The criteria for the notability of academic journals are much stricter than the conditions for admission to any indexing system. As a result, all journals with standalone articles on Wikipedia are indexed by major indexing systems.

Visually, the largest parge of most journal articles on Wikipedia is the voluminous section of Abstracting and Indexing. I do not say not mentioning them, but is it really necessary/useful to allocate such a large part of the articles for something which is almost the same for all journals? MojoDiJi (talk) 23:13, 31 May 2022 (UTC)

"Almost the same for all journals". It varies a lot from journal to journal. And yes, indexing matters. Indexing is what tells us who considers the journal important. Headbomb {t · c · p · b} 00:38, 1 June 2022 (UTC)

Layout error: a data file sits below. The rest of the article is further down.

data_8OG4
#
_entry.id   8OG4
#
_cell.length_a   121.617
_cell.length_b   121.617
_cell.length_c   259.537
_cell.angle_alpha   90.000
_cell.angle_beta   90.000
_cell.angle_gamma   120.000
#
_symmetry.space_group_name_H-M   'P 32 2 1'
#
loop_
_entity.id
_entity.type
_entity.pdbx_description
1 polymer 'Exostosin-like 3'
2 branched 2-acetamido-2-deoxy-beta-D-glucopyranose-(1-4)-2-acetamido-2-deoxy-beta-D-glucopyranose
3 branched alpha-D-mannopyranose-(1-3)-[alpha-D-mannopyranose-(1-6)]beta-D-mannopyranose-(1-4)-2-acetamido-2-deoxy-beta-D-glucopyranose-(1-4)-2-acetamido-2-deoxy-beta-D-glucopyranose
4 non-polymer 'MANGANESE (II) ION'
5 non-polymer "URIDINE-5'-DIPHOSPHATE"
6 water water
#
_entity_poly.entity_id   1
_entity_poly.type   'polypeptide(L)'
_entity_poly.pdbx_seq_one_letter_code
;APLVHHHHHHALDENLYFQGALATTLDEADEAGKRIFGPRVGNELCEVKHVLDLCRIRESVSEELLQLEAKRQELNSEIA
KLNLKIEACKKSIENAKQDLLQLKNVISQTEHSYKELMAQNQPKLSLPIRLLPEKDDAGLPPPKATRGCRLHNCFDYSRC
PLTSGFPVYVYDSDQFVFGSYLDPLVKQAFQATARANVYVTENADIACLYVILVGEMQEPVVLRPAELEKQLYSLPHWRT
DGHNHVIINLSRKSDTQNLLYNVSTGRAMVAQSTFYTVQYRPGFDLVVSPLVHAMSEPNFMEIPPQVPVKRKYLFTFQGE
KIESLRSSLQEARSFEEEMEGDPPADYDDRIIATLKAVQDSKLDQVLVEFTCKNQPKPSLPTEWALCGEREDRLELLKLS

@Headbomb: How many journals have a Wikipedia page and are not indexed in Science Citation Index Expanded and Scopus? Only very low level journals cannot get indexed. MojoDiJi (talk) 02:13, 1 June 2022 (UTC)
Loads. They could be indexed in Science Citation Index instead. Or they could not be included in any WOS-related indices at all. Take for example Journal of Cosmology, or Journal des savants indexed in neither. Inclusion in SCI/SCIE/Scopus shouldn't be surprising given we use inclusion in either as a (usually) sufficient criteria for meeting WP:NJOURNALS, but there's loads of counter examples and other indices. Headbomb {t · c · p · b} 02:15, 1 June 2022 (UTC)